I have no idea what you mean by that... A government should be in fear of its citizens. That, in fact, is what keeps a government honest. We're speaking of a government that has become so lopsided, bloated and lethargic, that 3 months after the fact any assistance that it has offered to the people of New Orleans has been largely symbolic and less than substantive.

A government that moves and acts like the one we currently have in place in the United States has come to such a point that it is much like the tail wagging the dog. It depends on the lethargy and lassitude of the new common man for it's continued existence.

No.... I like the idea of a government that is afraid to piss off the people it governs. That tends to keep it competitive, lean, alive and un-meddling in the lives of the governed. Give me Liberty or give me death rings just as true today as it did those hundreds of years ago. Unfortunately, the governing and most of the governed are forgetting that premise.

Regarding the concept of a few men with box knives holding anyone hostage... How could that happen? How is it that "We the People" have become so acquiescent that to challenge authority is unthinkable, even in the face of impending death?

Having spent a good number of years in the military, and teaching martial arts, perhaps, gives me a different view on what I may or may not allow to happen in my life... However, I can not imagine being in a situation where someone is holding a box cutter on me and threatening my life that I wouldn't respond in a thoroughly effective, efficient, and evil manner. But to become servile unto death?



[edit on 17-12-2005 by sigung86] several times to clean up typos.

[edit on 17-12-2005 by sigung86]



posted on Dec, 17 2005 @ 06:45 AM
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Poor Mr. Bush...there goes his ratings again.....

This obsession he has is going to be the end for him.


I, for one, will be very dissapointed when he gets kicked out of office.

/OFF



posted on Dec, 17 2005 @ 10:16 AM
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I'm adding domestic spying without warrants to my list of things I don't like about the way Bush is doing his job. The "without warrants" is key here, because I believe some intelligence gathering may be necessary to protect against terrorism, but it must be done constitutionally.


[edit on 12/17/2005 by centurion1211]



posted on Dec, 17 2005 @ 10:34 AM
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In his presidential radio address, Bush strongly defended this NSA policy and sharply criticized whomever leaked it to The New York Times. It is likely a criminal investigation into the source of the leak will be launched:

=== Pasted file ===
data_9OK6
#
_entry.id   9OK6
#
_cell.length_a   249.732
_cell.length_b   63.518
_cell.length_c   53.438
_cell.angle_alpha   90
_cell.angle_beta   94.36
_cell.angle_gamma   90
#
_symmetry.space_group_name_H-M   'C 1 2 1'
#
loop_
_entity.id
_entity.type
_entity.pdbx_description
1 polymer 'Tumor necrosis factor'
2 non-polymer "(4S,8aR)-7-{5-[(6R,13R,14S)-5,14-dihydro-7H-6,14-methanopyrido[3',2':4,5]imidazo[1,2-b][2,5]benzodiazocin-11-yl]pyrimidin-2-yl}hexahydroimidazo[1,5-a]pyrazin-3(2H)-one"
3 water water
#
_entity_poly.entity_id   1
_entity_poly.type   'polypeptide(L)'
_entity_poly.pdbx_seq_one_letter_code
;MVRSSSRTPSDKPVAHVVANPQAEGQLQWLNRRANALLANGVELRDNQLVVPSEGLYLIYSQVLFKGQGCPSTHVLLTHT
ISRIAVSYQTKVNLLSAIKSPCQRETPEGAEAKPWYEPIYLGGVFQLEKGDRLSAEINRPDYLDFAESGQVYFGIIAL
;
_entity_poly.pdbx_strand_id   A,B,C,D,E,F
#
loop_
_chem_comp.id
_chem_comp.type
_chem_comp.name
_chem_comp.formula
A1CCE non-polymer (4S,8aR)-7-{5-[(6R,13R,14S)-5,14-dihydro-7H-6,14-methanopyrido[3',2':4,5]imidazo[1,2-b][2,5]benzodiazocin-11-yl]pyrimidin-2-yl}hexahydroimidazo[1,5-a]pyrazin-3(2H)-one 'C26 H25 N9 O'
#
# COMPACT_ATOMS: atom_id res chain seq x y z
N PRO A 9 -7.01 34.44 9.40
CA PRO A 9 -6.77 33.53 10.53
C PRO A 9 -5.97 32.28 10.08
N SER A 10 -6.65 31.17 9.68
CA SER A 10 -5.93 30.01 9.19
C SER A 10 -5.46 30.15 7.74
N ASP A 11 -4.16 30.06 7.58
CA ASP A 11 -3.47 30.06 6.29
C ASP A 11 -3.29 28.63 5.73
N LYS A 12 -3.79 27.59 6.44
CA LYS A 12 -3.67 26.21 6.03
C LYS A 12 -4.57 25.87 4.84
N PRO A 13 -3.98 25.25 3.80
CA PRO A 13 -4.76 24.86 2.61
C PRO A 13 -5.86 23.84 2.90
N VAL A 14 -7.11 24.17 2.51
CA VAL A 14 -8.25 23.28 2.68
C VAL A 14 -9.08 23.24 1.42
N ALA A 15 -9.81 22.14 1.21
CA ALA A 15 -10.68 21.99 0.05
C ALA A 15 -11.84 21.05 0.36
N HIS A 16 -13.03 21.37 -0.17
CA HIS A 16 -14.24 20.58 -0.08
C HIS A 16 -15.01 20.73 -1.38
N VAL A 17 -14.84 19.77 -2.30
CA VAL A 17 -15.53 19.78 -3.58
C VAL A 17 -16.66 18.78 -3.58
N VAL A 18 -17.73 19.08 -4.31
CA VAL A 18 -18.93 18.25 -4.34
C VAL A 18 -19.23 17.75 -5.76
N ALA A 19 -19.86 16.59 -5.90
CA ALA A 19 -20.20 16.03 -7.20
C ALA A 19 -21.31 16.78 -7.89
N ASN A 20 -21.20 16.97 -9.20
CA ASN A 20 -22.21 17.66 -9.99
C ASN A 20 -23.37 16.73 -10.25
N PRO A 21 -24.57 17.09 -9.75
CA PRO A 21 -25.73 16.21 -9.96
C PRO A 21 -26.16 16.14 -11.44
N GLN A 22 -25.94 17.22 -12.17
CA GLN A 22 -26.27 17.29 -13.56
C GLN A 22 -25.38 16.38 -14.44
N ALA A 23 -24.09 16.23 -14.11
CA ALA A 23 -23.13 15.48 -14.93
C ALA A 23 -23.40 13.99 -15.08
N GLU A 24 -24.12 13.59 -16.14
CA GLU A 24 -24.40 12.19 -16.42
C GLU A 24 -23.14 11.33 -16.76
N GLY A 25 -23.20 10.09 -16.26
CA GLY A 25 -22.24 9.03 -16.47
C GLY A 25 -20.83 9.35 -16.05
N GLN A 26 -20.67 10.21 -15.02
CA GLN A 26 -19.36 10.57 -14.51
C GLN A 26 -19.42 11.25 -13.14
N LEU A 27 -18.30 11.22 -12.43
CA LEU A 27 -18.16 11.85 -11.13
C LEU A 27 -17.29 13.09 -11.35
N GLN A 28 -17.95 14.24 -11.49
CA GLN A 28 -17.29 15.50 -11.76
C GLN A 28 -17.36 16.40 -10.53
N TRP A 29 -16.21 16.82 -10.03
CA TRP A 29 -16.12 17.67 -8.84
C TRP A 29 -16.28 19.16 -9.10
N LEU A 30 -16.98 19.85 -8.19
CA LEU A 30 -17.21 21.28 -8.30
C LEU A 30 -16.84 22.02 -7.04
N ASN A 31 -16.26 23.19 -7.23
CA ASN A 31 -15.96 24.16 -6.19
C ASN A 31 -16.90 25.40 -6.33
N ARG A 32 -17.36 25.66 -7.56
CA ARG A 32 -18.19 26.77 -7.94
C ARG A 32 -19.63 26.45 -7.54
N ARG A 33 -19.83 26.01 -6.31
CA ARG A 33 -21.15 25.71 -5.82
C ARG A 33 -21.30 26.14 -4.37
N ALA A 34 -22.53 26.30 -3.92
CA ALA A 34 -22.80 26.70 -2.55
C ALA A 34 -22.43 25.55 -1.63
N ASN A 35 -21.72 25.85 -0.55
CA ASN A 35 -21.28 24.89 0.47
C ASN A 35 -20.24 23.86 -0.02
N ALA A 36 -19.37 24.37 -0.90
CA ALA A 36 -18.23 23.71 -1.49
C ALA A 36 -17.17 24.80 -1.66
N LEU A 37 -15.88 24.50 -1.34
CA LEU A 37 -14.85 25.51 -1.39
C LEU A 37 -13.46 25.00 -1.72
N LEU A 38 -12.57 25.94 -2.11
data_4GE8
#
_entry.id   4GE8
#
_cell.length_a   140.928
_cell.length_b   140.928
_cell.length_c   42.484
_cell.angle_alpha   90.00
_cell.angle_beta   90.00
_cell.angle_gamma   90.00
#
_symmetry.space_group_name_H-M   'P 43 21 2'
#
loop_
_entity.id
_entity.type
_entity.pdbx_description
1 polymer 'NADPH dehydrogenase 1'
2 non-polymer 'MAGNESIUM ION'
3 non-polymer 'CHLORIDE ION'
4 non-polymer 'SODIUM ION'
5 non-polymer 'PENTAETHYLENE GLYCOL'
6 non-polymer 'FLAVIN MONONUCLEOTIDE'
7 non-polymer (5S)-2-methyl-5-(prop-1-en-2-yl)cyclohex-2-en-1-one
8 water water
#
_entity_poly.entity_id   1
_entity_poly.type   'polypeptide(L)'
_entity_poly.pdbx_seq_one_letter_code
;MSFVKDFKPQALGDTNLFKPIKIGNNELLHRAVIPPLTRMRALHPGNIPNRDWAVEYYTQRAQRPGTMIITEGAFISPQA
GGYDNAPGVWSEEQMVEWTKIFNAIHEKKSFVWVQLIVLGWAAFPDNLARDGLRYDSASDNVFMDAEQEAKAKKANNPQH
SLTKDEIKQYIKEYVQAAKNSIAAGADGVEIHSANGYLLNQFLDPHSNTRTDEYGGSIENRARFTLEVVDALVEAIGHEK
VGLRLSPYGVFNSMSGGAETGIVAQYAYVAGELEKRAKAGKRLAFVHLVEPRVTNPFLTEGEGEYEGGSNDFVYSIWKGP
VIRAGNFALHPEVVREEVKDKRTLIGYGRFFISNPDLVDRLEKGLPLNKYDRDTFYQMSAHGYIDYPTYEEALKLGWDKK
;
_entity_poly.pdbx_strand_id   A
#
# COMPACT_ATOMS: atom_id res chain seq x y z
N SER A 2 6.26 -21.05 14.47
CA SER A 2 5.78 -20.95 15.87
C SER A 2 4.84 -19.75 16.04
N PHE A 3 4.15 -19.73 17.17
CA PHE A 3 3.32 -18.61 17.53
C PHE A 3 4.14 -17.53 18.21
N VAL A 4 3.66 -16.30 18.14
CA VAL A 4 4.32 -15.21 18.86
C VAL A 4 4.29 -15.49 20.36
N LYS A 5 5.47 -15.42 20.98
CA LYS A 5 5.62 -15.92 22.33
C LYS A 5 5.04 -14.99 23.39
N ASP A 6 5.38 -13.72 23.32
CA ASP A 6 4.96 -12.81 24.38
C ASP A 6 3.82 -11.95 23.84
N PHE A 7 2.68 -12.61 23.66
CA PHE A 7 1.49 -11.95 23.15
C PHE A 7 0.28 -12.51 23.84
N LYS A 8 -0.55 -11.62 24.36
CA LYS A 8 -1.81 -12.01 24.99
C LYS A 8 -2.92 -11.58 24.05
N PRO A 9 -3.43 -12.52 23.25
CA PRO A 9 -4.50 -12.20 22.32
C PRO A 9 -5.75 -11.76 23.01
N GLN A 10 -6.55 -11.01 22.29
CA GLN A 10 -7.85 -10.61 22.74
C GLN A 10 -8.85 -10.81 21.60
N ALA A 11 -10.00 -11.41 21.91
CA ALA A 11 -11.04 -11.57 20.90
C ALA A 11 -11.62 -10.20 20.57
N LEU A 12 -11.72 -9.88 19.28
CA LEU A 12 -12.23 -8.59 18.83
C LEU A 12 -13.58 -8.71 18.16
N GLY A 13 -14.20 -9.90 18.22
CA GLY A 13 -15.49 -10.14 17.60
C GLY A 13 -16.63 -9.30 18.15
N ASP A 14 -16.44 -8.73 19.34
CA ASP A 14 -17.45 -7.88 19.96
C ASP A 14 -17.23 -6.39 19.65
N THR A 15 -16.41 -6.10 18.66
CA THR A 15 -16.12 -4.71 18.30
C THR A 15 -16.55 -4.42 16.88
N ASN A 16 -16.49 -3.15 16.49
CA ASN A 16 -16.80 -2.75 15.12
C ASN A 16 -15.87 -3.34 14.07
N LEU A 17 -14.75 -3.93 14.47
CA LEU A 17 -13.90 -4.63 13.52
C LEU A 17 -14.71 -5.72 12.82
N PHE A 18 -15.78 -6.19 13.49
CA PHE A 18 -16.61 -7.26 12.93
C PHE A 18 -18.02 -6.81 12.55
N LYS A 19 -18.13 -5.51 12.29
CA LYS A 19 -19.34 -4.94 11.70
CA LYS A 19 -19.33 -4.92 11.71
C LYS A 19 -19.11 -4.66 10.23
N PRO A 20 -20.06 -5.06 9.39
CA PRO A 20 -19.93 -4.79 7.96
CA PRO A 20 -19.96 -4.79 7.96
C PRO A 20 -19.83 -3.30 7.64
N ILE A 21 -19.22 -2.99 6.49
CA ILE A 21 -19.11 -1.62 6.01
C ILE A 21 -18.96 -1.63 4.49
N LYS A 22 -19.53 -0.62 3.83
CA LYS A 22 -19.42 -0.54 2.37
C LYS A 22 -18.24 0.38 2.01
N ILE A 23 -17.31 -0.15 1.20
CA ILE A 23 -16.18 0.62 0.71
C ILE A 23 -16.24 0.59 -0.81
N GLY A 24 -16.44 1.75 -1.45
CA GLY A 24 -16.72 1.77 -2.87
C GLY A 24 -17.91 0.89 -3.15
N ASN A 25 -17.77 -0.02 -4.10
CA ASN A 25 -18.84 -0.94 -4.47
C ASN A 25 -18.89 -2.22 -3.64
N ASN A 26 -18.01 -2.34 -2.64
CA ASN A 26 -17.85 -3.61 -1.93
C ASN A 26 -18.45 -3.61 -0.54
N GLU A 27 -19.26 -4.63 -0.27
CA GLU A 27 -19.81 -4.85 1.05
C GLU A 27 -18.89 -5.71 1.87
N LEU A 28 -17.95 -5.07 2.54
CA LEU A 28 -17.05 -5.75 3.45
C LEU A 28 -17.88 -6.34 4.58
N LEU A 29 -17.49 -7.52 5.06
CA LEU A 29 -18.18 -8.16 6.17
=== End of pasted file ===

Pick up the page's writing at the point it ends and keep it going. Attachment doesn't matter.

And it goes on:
ABC News

WASHINGTON Dec 17, 2005 — President Bush said Saturday he has no intention of stopping his personal authorizations of a post-Sept. 11 secret eavesdropping program in the U.S., lashing out at those involved in revealing it while defending it as crucial to preventing future attacks.

"This is a highly classified program that is crucial to our national security," he said in a radio address delivered live from the White House's Roosevelt Room.

"This authorization is a vital tool in our war against the terrorists. It is critical to saving American lives. The American people expect me to do everything in my power, under our laws and Constitution, to protect them and their civil liberties and that is exactly what I will continue to do as long as I am president of the United States," Bush said.

...
The program is reviewed every 45 days, using fresh threat assessments, legal reviews by the Justice Department, White House counsel and others, and information from previous activities under the program, the president said.

Without identifying specific lawmakers, Bush said congressional leaders have been briefed more than a dozen times on the program's activities.

The president also said the intelligence officials involved in the monitoring receive extensive training to make sure civil liberties are not violated.

Appearing angry at points during his eight-minute address, Bush said he had reauthorized the program more than 30 times since the terrorist attacks of Sept. 11, 2001, and plans to continue doing so.
...
The president had harsh words for those who talked about the program to the media, saying their actions were illegal and improper.

"As a result, our enemies have learned information they should not have," he said. "The unauthorized disclosure of this effort damages our national security and puts our citizens at risk."


Please visit the link provided for the complete story.


[edit on 12/17/2005 by djohnsto77]



posted on Dec, 17 2005 @ 10:52 AM
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What is with the fascination of protecting terrorist?

Don't you dare try to overhear their converstions. That would stop another attack, and we sure don't what that.